Matt Pohlkamp came to Bowling Green as a reliable defensive player.
Now, he’s regaining his scoring touch.
The sophomore right wing is becoming a player the Falcons can’t live without, the result of his solid all-around play.
Pohlkamp has three goals and six assists, and an on-ice rating of plus-3 in the Falcons’ first 12 games.
Next for Pohlkamp and the Falcons is this weekend’s Western Collegiate Hockey Association series against Bemidji State.
Faceoff is 7:07 Friday and Saturday nights in the Ice Arena.
The Falcons are 8-3-1 overall and in the 5-1 in the WCHA. Bemidji is 3-7, 0-4.
Pohlkamp has been one of BG’s top nine forwards since coming to BG after playing in the North American (Junior) Hockey League and the United States (Junior) Hockey League during the 2012-13 season.
The 6-foot, 200-pounder totaled 15 goals and 17 assists in 55 games for Fargo in the USHL and Bismarck in the NAHL.
“He’s had a really good opportunity since he’s been here,” BG coach Chris Bergeron said. “That opportunity wasn’t one that was handed to him. It was earned through his hard work.
“He’s a relentless worker, in the weight room, in practice. He’s a worker.”
Prior to junior hockey, Pohlkamp was a scorer in high school hockey in Brainerd, Minn. He had 88 goals and 86 assists in 106 games in four seasons.
Pohlkamp started to score again in his first season at BG last fall, totaling nine goals and seven assists, and an on-ice rating of plus-7. He was one of five Falcons to play in all 39 games.
This season, Pohlkamp has a point in eight of BG’s 10 games. He’s skating on a line with classmates Kevin Dufour and Pierre-Luc Mercier.
Dufour has nine goals and one assist, and Mercier has one goal and seven assists.
The line has a good mix of speed and skill, and size and strength. Mercier plays center, and Dufour is the left wing.
“I’m trying to take advantage of my opportunities. I’m playing with good players, and they’re creating opportunities for me to put the puck in the net,” Pohlkamp said. “Now that I’m in my second year of college, I’m more prepared for everything.
“Confidence is the big thing and chemistry with my linemates. The more confidence and the more opportunities you get, the more you’re going to score. I try to focus on that every day in practice, so it carries over to games.”
During last season’s player evaluations with the coaches after the season, Pohlkamp told Bergeron the one thing he wanted to do differently last season was score more.
To increase his scoring, the coaches told Pohlkamp he had to shoot more and had to hit the net when he did shoot.
“We told him the details of his game needed to be better,” Bergeron said.
Pohlkamp didn’t skate on the power play last season, but has earned a spot in front of the net on one of BG’s two power-play units this season.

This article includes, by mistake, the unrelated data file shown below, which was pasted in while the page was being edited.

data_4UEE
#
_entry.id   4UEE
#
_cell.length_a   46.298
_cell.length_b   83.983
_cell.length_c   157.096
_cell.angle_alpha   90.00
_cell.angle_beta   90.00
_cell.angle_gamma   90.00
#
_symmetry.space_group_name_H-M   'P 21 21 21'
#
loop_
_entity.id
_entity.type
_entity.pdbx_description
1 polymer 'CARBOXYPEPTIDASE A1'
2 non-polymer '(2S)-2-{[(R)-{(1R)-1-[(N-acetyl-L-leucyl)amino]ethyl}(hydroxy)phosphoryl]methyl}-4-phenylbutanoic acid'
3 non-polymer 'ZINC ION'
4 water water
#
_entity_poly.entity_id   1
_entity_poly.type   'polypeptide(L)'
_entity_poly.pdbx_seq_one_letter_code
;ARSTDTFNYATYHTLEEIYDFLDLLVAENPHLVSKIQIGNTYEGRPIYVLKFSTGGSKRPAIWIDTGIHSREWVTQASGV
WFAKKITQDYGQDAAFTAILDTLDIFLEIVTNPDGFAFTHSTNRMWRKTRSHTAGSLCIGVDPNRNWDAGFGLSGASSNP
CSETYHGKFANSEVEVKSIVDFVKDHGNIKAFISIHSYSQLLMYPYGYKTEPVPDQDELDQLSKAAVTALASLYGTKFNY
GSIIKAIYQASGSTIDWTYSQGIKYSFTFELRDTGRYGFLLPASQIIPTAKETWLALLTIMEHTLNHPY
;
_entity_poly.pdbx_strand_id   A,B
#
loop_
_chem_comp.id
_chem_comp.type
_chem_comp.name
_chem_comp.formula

“The details of his game had to be better if he wanted to score more,” Bergeron said.
Pohlkamp, Mercier and Dufour have been helped because they’re roommates off the ice.
“We have good chemistry,” Pohlkamp said. “We live together. We’re talking hockey all the time at home. We’re around each other all day, every day. We joke around and have a good time. Some guys, I just see at the rink.”
Bergeron said Pohlkamp’s defensive game was in good shape when he joined the Falcons and has become even better at BG.
“The skill in college is so good, it made you realize you had to play good defense to stay on the ice and stay in the lineup,” Pohlkamp said. “If you can’t play defense, you’re not going to play, and I wanted to kill penalties.
“Watching video, that really woke me up, that I had a lot of stuff to work on if I wanted to be better player,” Pohlkamp said. “The video doesn’t lie.”
Pohlkamp also blocks shots and has been a member of BG’s penalty-killing since last season. This season, the BG penalty-killing is tied for 13th nationally at 89.2 percent.
The solid defense allows Pohlkamp to play in every situation, whether BG is ahead or behind.
Although Pohlkamp’s play usually speaks loudly, he’s quiet off the ice.
“I have more confidence now, and it’s given me more opportunities because the coaches have trust in me,” Pohlkamp said. “My goal is to get better every day. As long as the process and details of my game are good, that’s all I can ask.”
Pohlkamp has a 3.4 grade-point average.
“We knew what we were getting in Matt,” Bergeron said. “He’s always been an honest defensive player, but we didn’t know right away about how much offense he was going to bring.
“But you look at the impact he’s made on our team in the last year and 10 games, and he’s played in every situation,” Bergeron added. “This is a guy that he all had to do was get comfortable and play his game because he’s a worker.”